An explosion of new products which call themselves milk – particularly nuts and soy – are not making the consumer inroads many of their makers claim.
The dairy industry says only two per cent of Australian households are regularly buying plant-based milk.
But lots more fake milks are in the pipeline, hoping science will provide the breakthrough to replicate actual cow’s milk.
One of them is the Australian startup Eden Brew which is developing animal-free dairy products with the $4 million backing of CSIRO and Australia’s oldest dairy co-operative Norco.
Eden Brew is still fine tuning a process called precision fermentation to mimic cow’s milk.
Others like plant-based meat startup All G Foods has the support of Woolworths to explore new products, which includes a similar precision fermentation process to replicate milk.
Food company Sanitarium claims global sales of non-dairy milk alternatives have more than doubled between 2009 and 2015 to $21 billion, “while dairy milk consumption is on the decline”.
Sanitarium has a large share of the plant-based milk market in Australia with its So Good range.
Dairy Australia says the Sanitarium claim is “technically correct” but not really.
Australians consumed on average 94.4 litres of liquid milk each in the 2020/21 financial year.
This was down three per cent from the previous year and by eight per cent over the past five years.
But Dairy Australia’s senior industry analyst Sofia Omstedt said consumption of other dairy products has remained stable and, in some cases, has increased.
Cheese consumption has been stable over the past five years at 13.4 kg per person per year, while yoghurt consumption has grown by five per cent to 9.5 kg per person per year.
“It is also important to point out that 98 per cent of Australian households still regularly purchase milk,” Ms Omstedt said.
“So, while consumption is down a bit, Australia still has a very high liquid milk consumption from a global perspective.”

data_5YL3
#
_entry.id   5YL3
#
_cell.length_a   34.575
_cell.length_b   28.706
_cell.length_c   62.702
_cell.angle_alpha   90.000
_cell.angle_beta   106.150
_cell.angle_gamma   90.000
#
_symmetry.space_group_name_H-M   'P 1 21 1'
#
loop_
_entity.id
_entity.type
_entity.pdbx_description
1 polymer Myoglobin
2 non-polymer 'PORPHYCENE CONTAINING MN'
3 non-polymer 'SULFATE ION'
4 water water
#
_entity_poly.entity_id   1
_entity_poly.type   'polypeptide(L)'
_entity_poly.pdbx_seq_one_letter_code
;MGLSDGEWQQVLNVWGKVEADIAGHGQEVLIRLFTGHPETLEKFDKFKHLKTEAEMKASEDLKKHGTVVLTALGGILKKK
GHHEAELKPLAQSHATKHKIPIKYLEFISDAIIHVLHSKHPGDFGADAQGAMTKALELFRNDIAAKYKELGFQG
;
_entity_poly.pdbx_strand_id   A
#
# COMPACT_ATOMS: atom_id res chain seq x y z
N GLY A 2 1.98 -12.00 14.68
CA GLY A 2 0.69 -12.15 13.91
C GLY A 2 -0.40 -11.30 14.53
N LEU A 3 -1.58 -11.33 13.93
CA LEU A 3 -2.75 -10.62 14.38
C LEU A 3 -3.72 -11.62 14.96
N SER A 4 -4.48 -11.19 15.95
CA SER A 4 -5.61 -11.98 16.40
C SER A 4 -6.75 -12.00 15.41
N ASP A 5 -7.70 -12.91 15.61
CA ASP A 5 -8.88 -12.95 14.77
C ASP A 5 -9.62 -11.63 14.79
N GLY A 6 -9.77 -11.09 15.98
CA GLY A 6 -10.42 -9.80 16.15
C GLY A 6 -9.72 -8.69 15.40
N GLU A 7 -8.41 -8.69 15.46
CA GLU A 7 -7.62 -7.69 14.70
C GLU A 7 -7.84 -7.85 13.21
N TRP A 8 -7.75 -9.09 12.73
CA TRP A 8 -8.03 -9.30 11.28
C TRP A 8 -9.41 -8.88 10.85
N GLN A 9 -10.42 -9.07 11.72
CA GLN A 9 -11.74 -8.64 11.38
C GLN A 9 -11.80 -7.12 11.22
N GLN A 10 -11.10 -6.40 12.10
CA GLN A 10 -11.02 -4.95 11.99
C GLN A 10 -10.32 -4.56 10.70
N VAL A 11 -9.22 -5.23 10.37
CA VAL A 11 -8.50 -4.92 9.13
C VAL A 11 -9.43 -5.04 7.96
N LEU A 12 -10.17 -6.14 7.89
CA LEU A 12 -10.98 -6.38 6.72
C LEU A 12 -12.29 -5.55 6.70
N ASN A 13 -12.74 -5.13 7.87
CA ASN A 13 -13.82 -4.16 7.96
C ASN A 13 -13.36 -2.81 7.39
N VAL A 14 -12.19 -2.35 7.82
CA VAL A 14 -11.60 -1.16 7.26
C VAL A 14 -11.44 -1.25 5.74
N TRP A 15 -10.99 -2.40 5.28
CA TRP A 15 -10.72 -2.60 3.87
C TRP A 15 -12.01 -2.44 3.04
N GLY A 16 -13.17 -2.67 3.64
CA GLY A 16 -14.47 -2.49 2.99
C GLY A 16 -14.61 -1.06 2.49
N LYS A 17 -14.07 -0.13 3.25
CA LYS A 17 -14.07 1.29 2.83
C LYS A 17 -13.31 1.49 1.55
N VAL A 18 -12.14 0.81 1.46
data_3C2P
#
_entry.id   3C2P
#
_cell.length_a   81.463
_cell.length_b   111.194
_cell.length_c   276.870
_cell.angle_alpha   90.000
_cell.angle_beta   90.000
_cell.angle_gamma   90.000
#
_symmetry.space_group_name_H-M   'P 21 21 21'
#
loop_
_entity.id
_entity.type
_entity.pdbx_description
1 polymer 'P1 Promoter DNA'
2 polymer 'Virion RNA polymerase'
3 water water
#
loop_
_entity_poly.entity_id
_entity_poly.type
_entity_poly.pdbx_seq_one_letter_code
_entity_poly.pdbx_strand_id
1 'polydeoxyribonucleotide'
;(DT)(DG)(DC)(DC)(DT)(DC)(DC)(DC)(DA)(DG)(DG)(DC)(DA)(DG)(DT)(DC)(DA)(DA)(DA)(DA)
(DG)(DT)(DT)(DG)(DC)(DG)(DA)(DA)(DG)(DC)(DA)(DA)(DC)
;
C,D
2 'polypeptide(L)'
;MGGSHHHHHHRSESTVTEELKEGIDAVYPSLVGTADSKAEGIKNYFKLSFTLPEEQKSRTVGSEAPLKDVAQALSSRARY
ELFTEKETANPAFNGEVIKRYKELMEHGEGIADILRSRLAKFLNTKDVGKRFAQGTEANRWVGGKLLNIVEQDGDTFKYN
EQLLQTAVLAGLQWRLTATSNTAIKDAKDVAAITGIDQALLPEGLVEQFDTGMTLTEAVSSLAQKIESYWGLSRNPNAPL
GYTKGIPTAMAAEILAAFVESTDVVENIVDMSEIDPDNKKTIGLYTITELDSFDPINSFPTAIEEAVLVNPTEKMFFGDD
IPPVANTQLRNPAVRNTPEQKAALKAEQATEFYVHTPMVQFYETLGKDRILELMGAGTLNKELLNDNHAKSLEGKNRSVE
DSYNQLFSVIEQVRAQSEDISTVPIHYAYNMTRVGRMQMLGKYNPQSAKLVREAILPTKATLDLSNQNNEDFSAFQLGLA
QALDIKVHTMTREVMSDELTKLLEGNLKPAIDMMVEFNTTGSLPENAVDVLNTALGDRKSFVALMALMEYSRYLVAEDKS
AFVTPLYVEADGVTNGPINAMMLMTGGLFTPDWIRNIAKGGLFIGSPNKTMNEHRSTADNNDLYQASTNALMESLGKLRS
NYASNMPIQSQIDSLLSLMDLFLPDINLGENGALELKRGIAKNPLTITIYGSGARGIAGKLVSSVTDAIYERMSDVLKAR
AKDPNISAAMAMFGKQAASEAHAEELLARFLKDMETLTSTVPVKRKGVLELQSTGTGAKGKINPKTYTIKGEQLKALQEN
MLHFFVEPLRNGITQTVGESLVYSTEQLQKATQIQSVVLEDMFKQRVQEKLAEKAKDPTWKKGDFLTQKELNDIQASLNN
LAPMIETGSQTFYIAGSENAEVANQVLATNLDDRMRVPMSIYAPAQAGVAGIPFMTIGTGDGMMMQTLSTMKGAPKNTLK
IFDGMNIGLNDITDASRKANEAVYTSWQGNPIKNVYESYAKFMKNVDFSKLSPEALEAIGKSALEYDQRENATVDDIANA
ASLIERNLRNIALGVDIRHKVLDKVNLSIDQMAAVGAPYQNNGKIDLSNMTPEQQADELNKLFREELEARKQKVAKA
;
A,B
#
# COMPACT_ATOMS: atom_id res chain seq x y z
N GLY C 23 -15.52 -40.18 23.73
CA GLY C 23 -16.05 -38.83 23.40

Dairy Australia’s human health and policy manager Melissa Cameron also commented on thenutritional differences between cow’s milk and plant-based “milks”:
“Plant-based beverages represent a small share of the drinking “milk” market relative to fresh and long-life cow’s milk. In fact, only 2 per cent of households exclusively buy plant-based beverages,” she said.
“Cow’s milk is an affordable nutrient powerhouse, naturally containing an array of nutrients in a unique matrix that are well absorbed by the body and deliver positive health benefits.
“Plant-based beverages contain a different package of vitamins and minerals which are often added in (through fortification) and in smaller quantities than cow’s milk.”
“The health benefits of dairy foods are well supported by a strong body of scientific evidence, but there is currently limited evidence to demonstrate the health benefits of plant-based beverages.”
Meanwhile, Australian food company Sanitarium has approached the national food regulators wanting to tweak its range of products to add new ingredients to their recipe.
They want the food laws changed so they can add plant sterols to the mix, and then claim the products help reduce cholesterol.
“The inclusion of plant sterols in dairy based products has been permitted for over 15 years in Australia. We are seeking permission to allow plant sterols to be included in plant milks in the same way, providing more choice to consumers seeking to support their heart health,” a Sanitarium spokeswoman said.
Food Standards Australia New Zealand appears likely to approve the use of plant sterols as long as it is made clear on the packaging.
“Sales of plant-based milk alternatives as a category, and each major segment of soy, almond and oat, has been growing steadily over the past decade in Australia and New Zealand driven by an increase in users of these products,” FSANZ says.
“The proposed change will, for the first time provide Australian and New Zealand consumers who are interested in lowering their cholesterol the choice of accessing effective amounts of plant sterols via one serve of plant sterol enriched plant-based milk alternative as part of their diet.”
Late last year the Australian dairy industry called on the federal government to stop allowing plant-based products to misuse and leverage dairy terms.
The Australian Dairy Industry Council also called for the government to stop plant-based products misrepresenting dairy nutrition.
“The issue of plant-based products falsely leveraging the dairy industry is a long-standing problem in this country,” ADIC chair Rick Gladigau said.
At one of the public hearings called during the Senate inquiry into fake food labelling, Mr Gladigau said the Australian dairy industry had extremely strict standards of identity to be able to call a product milk, cheese or yoghurt.
“We follow strict standards of identity for all our products that gives us permission to use those dairy terms, and unfortunately the plant-based products don’t have that,” Mr Gladigau said.
The dairy industry has been advocating for fair labelling and marketing since the 1980s.